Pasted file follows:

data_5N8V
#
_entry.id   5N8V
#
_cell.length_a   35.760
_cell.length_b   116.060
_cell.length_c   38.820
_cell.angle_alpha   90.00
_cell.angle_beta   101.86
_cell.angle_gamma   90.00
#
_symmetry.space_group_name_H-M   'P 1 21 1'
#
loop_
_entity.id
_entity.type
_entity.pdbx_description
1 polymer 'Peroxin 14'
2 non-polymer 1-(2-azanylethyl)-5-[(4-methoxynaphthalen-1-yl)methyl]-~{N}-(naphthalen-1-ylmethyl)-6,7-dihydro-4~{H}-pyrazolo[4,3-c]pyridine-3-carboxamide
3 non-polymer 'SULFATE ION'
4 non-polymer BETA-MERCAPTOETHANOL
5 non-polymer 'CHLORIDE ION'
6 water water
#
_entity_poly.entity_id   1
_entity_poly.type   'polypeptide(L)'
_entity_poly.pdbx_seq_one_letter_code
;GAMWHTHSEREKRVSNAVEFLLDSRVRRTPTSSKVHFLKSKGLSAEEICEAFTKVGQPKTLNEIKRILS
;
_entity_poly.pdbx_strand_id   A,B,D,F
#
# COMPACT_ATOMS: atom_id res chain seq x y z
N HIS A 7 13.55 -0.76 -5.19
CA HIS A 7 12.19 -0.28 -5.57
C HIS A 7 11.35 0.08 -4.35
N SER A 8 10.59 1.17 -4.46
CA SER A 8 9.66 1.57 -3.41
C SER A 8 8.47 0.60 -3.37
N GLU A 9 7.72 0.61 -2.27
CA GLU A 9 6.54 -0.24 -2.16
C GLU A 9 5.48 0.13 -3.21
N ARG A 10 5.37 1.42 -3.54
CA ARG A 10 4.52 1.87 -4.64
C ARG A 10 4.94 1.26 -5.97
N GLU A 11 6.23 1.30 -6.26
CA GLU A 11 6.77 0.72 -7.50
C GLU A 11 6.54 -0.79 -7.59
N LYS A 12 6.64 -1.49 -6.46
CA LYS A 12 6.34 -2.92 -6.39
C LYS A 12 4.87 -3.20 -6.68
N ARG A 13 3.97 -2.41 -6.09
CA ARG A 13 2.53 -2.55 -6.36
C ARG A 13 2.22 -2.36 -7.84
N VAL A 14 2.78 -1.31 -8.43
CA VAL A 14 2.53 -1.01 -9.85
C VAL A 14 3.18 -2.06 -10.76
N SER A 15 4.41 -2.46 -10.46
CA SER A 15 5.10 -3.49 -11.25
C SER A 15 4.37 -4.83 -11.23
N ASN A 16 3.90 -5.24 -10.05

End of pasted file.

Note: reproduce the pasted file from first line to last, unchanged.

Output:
data_5N8V
#
_entry.id   5N8V
#
_cell.length_a   35.760
_cell.length_b   116.060
_cell.length_c   38.820
_cell.angle_alpha   90.00
_cell.angle_beta   101.86
_cell.angle_gamma   90.00
#
_symmetry.space_group_name_H-M   'P 1 21 1'
#
loop_
_entity.id
_entity.type
_entity.pdbx_description
1 polymer 'Peroxin 14'
2 non-polymer 1-(2-azanylethyl)-5-[(4-methoxynaphthalen-1-yl)methyl]-~{N}-(naphthalen-1-ylmethyl)-6,7-dihydro-4~{H}-pyrazolo[4,3-c]pyridine-3-carboxamide
3 non-polymer 'SULFATE ION'
4 non-polymer BETA-MERCAPTOETHANOL
5 non-polymer 'CHLORIDE ION'
6 water water
#
_entity_poly.entity_id   1
_entity_poly.type   'polypeptide(L)'
_entity_poly.pdbx_seq_one_letter_code
;GAMWHTHSEREKRVSNAVEFLLDSRVRRTPTSSKVHFLKSKGLSAEEICEAFTKVGQPKTLNEIKRILS
;
_entity_poly.pdbx_strand_id   A,B,D,F
#
# COMPACT_ATOMS: atom_id res chain seq x y z
N HIS A 7 13.55 -0.76 -5.19
CA HIS A 7 12.19 -0.28 -5.57
C HIS A 7 11.35 0.08 -4.35
N SER A 8 10.59 1.17 -4.46
CA SER A 8 9.66 1.57 -3.41
C SER A 8 8.47 0.60 -3.37
N GLU A 9 7.72 0.61 -2.27
CA GLU A 9 6.54 -0.24 -2.16
C GLU A 9 5.48 0.13 -3.21
N ARG A 10 5.37 1.42 -3.54
CA ARG A 10 4.52 1.87 -4.64
C ARG A 10 4.94 1.26 -5.97
N GLU A 11 6.23 1.30 -6.26
CA GLU A 11 6.77 0.72 -7.50
C GLU A 11 6.54 -0.79 -7.59
N LYS A 12 6.64 -1.49 -6.46
CA LYS A 12 6.34 -2.92 -6.39
C LYS A 12 4.87 -3.20 -6.68
N ARG A 13 3.97 -2.41 -6.09
CA ARG A 13 2.53 -2.55 -6.36
C ARG A 13 2.22 -2.36 -7.84
N VAL A 14 2.78 -1.31 -8.43
CA VAL A 14 2.53 -1.01 -9.85
C VAL A 14 3.18 -2.06 -10.76
N SER A 15 4.41 -2.46 -10.46
CA SER A 15 5.10 -3.49 -11.25
C SER A 15 4.37 -4.83 -11.23
N ASN A 16 3.90 -5.24 -10.05